# Maximum AND minimum duty cycle in SPICE converter simulation

I am modeling a Push-Pull Converter in LTSpice and implemented this for a simple voltage feedback PWM control. This works great and I have added a bit on the end that allows for a maximum duty cycle control, as shown:

What I'm noticing is that when the duty cycle gets set to something low by the feedback control - under 10% - it starts to drive the two switches unequally during periods, e.g. one will be on for 40% and the other on for 7%. I tried putting another voltage source set to 10% pulses connected to each control line via a diode, but LTSpice did not like that.

Is there a better way to implement both maximum and minimum duty cycle control?
Alternatively, if someone can tell me why the switches are being driven unequally that would also be helpful.

EDIT: I've included a screen grab of exactly what I'm talking about:
Sometimes the feedback will drive one switch for 40% and the other for ~7% in the same period and that is not acceptable. I am looking for a way to have the control say "this period the duty cycle will be 10%" for example, and force BOTH switch driving signals to be that duty cycle for the whole period. I have been trying something with the feedback signal as a reset for an SRFlop and "carving out" the off-time, but it's not working correctly.

• Can you make your sawtooth wave (Vramp2) have higher peak than the error signal can be? That sets your maximum duty cycle. Same goes for negative, if the error signal can't go as low as the bottom of your sawtooth, you have defined a minimum duty cycle. May 26 '20 at 9:30

I'm not sure why you chose to have two separate paths driven by the same signals, but if you mean this to be synchronously driven, then you have to mingle the two. You had the solution in the linked answer: simply use the complementary outputs of the Schmitt trigger. If you need dead-time, use the solution from this answer, for example. As for the limits, you could go the current-mode way, but you can also use a limit on the signal to be compared with the ramp: a simple (custom) diode. For example, here's a synchronous buck converter:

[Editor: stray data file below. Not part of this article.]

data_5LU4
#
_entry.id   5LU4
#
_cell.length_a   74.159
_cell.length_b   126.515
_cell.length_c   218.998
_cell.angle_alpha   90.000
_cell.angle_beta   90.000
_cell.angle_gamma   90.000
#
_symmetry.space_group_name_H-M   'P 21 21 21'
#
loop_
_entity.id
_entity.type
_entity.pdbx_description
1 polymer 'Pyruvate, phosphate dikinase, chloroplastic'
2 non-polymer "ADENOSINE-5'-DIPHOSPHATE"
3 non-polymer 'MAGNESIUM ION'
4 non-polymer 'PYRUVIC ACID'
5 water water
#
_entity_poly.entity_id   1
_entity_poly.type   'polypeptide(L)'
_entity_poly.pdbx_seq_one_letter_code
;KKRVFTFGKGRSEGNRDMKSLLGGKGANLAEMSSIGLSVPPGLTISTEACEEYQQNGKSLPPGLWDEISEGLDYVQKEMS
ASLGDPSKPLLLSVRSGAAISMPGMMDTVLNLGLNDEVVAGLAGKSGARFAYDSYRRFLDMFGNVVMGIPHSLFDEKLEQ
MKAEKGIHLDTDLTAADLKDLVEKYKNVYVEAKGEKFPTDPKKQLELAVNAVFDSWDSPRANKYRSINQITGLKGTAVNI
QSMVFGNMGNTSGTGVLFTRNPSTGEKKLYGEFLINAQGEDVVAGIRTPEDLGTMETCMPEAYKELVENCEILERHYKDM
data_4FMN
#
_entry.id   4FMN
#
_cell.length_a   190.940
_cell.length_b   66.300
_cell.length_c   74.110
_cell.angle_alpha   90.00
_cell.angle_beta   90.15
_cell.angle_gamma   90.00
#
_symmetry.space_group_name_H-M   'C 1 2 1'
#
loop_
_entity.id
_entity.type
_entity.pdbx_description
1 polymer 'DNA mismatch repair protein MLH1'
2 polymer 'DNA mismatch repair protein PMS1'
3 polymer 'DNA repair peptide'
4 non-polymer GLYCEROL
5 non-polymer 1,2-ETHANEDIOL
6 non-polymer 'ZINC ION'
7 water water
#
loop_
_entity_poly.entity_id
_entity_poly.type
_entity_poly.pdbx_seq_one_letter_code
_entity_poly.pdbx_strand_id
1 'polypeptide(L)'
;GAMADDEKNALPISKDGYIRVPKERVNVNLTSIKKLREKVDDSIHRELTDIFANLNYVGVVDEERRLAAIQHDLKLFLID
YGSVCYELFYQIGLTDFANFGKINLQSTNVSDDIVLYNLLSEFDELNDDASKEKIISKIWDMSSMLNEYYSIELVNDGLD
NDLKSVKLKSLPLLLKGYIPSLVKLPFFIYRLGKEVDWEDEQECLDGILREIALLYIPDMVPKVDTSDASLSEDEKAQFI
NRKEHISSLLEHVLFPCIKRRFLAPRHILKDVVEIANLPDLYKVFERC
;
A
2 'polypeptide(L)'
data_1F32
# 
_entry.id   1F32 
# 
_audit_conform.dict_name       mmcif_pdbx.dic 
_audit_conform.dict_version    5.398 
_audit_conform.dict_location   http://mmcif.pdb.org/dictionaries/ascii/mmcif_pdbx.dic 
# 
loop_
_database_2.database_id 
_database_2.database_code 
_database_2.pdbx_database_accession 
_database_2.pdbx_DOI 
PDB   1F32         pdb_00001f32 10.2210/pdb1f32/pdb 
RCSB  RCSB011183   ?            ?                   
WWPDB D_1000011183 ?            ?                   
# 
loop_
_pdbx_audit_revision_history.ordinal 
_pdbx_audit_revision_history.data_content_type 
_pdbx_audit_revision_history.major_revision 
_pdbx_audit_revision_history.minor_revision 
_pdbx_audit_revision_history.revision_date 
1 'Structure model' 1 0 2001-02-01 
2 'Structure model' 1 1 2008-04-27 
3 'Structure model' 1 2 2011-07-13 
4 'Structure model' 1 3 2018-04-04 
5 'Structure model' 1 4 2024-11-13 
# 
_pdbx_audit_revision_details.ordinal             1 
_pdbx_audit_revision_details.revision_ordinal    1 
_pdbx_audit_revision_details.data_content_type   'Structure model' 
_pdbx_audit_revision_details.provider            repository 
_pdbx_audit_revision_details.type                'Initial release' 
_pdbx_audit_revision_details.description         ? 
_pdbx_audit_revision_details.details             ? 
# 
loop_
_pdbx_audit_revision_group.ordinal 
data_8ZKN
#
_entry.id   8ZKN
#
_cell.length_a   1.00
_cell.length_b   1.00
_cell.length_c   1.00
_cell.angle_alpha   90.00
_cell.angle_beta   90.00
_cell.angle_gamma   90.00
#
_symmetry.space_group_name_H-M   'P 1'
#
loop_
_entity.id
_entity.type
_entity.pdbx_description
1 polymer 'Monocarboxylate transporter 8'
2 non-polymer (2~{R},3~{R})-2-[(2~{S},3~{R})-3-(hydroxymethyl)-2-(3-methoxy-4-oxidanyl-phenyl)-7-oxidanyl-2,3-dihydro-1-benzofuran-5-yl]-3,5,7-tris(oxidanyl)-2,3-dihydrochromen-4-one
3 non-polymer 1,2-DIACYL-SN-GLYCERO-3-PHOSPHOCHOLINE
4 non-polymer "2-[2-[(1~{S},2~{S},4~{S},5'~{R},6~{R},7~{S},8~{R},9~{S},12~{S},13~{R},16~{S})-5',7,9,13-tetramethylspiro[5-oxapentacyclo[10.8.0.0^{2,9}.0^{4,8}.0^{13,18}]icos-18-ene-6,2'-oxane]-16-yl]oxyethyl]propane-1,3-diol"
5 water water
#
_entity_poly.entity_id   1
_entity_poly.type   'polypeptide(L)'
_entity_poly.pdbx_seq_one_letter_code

The output is awful, though correct, because the whole thing is a concoction of the sorts: it works just so you know it can work, no more. D3 is the limiting diode (the symbol doesn't matter, but it suggests bi-directionality), with the .model above, dlim. Since the ramp goes from 0 to 1 V, limiting the PWM to whithin 5% and 95% means limiting the signal from 50 mV to 0.95 V. And since a normal diode's reverse voltage would cause the signal to go negative, I have use a negative voltage for Vrev. It's not a solution that is encouraged, even if LTspice allows it, but in this case, why not? If in doubt, or if it causes hiccups to the simulator, use the [SpecialFunctions]/OTA, it's a better solution. For this case, the OTA's settings would be vhigh=0.95 vlow=0.05 isrc=0.95 isink=-0.05 rout=1, and this would make the limiting to be tamed by a smooth tanh().

For a push-pull configuration, this would take care of both the minimum and maximum allowed levels from the error amplifier (V(in)), and the distribution of pulses for the switches:

The dflop must have a delay, otherwise the solver will abort with errors (because of the direct feedback). Other delays or taus are also for aid in convergence. A7 is the OTA, as proposed above, but with the linear flag, to avoid unnecessary nonlinearities due to the tanh() limiting. All the vhigh greater than 1 are just for easier viewing when plotting. Note that T is 5 μs for a 100 kHz switching frequency.

As a bonus, A2+C1+G1 form a ramp generator with sync pulses. These will be a bit wonky (they go to -95 V here), but in terms of logic, the gates receving this signal only care about ref, or vt+vh. V(saw) can replace V(ramp), but the frequency may need tweaking. 0.97 seems a better fit for 100 kHz, but it varies, and I suspect the timestep to be of a major influence, as well as tau and internal parasitics.

• Complementary outputs won't work for this application. I've edited my original post to be more clear. May 27 '20 at 0:51
• @pbandjazz I've updated my answer. May 27 '20 at 8:05
• Exactly what I was looking for, hopefully I can pick it apart to truly understand what is going on. For anyone needing this and wants a higher drive output like I did, editing A5 and A6 with "Ref=0.5 Vhigh=10" or whatever your desired output drive is works. May 31 '20 at 21:09